[13] Economic Planning Unit (EPU), Malaysia (2016a). 11th Malaysian Plan (2016-2020). Available at: http://rmk11.epu.gov.my/pdf/. (accessed: 9 March 2016).
[14] Energy Commission (ST), Malaysia (2015a). Malaysia Energy Statistics Handbook. Available at: http://www.st.gov.my. (accessed: 31 May 2016).
[15] International Energy Agency (IEA) (2007). Renewables in global energy supply. Available at: https://web.archive.org/web/20091012052513/http://www.iea.org/textbase/papers/2006/renewable_factsheet.pdf. (accessed: 1 June 2016)
[16] M. B. Mbarek, R. Khairallah & R. Feki, “Causality relationships between renewable energy, nuclear energy and economic growth in France,” Environment Systems and Decisions, vol. 35, no. 1, pp. 133-142, 2015.
[17] A. C. Marques, J. A. Fuinhas & A. R. Nunes, “Electricity generation mix and economic growth: What role is being played by nuclear sources and carbon dioxide emissions in France?” Energy Policy, no. 92, pp. 7-19, 2016.
[18] S. K. Sahoo, “Renewable and sustainable energy reviews solar photovoltaic energy progress in India: A review,” Renewable and Sustainable Energy Reviews, no. 59, pp. 927-939, 2016.
[19] R. C. da Silva, I. de Marchi Neto & S. S. Seifert, “Electricity supply security and the future role of renewable energy sources in Brazil,” Renewable and Sustainable Energy Reviews, vol. 59, pp. 328-341, 2016.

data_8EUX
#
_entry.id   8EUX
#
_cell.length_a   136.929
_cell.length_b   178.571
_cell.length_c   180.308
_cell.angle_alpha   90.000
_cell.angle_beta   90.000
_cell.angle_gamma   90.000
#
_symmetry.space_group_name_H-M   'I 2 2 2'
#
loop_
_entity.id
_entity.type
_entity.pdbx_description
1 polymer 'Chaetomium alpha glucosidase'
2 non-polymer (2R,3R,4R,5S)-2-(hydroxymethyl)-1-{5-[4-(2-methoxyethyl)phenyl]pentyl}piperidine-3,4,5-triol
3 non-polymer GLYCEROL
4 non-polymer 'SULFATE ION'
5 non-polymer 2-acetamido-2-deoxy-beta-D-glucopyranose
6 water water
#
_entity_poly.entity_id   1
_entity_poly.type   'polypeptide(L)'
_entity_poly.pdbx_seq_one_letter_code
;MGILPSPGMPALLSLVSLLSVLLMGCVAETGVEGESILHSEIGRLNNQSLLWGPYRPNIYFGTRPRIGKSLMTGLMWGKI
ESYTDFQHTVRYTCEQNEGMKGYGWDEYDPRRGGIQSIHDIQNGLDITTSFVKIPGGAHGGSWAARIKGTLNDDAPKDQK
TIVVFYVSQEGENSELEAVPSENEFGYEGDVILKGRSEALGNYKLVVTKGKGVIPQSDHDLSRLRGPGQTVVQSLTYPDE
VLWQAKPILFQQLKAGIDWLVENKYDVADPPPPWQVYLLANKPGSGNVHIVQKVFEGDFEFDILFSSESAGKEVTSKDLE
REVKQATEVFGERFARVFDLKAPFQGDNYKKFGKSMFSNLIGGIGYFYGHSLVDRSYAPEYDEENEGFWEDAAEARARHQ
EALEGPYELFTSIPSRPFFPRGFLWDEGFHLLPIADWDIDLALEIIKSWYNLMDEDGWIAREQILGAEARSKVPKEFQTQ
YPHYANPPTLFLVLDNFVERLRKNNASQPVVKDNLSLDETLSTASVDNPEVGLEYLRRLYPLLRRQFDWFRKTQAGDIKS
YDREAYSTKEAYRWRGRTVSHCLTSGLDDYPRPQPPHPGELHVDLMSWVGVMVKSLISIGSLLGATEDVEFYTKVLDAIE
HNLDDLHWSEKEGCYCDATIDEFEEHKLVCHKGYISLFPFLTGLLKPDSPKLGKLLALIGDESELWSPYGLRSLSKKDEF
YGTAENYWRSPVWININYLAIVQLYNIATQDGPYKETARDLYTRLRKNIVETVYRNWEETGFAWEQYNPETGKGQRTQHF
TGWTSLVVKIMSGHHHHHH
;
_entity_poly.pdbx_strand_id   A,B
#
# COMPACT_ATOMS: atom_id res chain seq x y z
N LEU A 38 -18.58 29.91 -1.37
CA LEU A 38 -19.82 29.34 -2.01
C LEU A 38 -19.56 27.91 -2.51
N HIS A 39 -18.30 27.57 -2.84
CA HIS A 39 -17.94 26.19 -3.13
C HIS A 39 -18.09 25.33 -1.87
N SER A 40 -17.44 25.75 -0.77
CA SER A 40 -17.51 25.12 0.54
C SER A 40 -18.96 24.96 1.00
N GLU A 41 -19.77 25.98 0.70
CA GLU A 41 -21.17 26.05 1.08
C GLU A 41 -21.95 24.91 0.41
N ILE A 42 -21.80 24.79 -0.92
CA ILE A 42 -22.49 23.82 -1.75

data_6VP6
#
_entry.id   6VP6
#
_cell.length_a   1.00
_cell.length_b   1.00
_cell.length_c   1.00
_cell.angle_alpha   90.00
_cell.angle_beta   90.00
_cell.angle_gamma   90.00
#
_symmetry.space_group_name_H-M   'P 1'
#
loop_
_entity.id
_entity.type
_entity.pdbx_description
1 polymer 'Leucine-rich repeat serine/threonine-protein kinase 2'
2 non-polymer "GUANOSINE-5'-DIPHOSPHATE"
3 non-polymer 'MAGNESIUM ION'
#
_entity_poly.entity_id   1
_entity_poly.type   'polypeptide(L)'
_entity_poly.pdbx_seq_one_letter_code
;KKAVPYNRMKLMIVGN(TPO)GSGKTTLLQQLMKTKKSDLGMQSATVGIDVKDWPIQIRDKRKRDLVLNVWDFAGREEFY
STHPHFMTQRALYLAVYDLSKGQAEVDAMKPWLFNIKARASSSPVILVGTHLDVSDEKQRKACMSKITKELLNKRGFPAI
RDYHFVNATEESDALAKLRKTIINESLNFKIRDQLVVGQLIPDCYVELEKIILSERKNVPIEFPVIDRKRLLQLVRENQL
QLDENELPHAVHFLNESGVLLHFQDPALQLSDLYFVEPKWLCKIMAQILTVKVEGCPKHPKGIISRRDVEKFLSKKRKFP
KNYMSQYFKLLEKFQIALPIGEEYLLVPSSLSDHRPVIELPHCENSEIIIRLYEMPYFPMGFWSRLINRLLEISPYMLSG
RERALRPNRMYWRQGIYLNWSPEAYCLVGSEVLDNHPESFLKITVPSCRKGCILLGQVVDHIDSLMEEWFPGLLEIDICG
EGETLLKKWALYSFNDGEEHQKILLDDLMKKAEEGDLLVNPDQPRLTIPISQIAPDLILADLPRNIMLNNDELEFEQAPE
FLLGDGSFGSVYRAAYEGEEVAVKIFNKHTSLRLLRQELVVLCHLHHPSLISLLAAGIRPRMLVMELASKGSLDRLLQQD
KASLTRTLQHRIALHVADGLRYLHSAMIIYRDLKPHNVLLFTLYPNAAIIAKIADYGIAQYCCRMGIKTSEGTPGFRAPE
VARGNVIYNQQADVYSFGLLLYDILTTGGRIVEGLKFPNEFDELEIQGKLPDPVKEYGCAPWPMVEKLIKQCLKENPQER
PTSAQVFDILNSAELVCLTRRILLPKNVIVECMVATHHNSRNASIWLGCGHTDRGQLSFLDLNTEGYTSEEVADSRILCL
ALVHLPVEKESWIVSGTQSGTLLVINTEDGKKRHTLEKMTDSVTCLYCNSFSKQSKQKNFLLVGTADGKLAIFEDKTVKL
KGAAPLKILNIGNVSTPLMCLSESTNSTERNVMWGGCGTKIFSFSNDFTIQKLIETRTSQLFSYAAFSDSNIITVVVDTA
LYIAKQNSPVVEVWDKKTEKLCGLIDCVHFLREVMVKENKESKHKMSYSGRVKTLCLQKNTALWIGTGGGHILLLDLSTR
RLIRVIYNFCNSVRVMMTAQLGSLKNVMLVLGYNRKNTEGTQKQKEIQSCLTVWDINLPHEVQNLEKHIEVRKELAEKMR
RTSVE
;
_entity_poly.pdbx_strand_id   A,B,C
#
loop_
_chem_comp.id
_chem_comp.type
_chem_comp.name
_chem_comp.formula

[20] Energy Commission (ST), Malaysia (2016a). Energy Malaysia. Available at: http://www.st.gov.my/. (accessed: 5 April 2016).
[21] T. S. Jalal, “National Energy Policies and the Electricity Sector in Malaysia,” in Proc. 3rd International Conference on Energy and Environment (ICEE 2009), Melaka, Malaysia, 2009, pp. 385-392.
[22] Thomson Reuters (2014). Project Finance International (PFI), Malaysian IPP goes international. Available at: http://www.pfie.com/malaysian-ipp-goes-international/21145539.fullarticle. (accessed: 14 June 2016).
[23] Energy Commission (ST), Malaysia (2015b). Sabah Electricity Supply Industry Outlook. Available at: http://www.st.gov.my/ (accessed: 14 June 2016).
[24] Energy Information Administration (EIA) (2013). Oil Marketing and Trading International (MTI), Malaysia oil market overview. Available at: http://www.oil-marketing.com/index.php/news/114-eia-malaysia-oil-market-overview. (accessed: 30 May 2016).
[25] Enerdata (2015), Global Energy Statistical Yearbook. Available at: https://yearbook.enerdata.net/world-electricity-production-map-graph-and-data.html. (accessed: 11 May 2016).
[26] Energy Commission (ST), Malaysia (2016b). Malaysia Energy Information Hub (MEIH). Available at: http://www.st.gov.my/. (accessed: 15 March 2016).
[27] Institute for Energy Research (IER) (2015). China: World’s largest energy consumer and greenhouse gas emitter. Available at: http://instituteforenergyresearch.org/analysis/china-worlds-largest-energy-consumer-and-greenhouse-gas-emitter/. (accessed: 31 May 2016).
[28] L. Tripathi, A. K. Mishra, Dubey, C. B. Tripathi, & P. Baredar, “Renewable energy: An overview on its contribution in current energy scenario of India,” Renewable and Sustainable Energy Reviews, vol. 60, pp. 226-233, 2016.
[29] W. K. Pokale, “Effects of thermal power plant on environment,” Scientifics Reviews & Chemical Communications, vol. 2, no. 3, pp. 212-215, 2012.
[30] P. Garg, “Energy scenario and Vision 2020 in India,” Journal of Sustainable Energy Environment, vol. 3, pp. 7-17, 2012.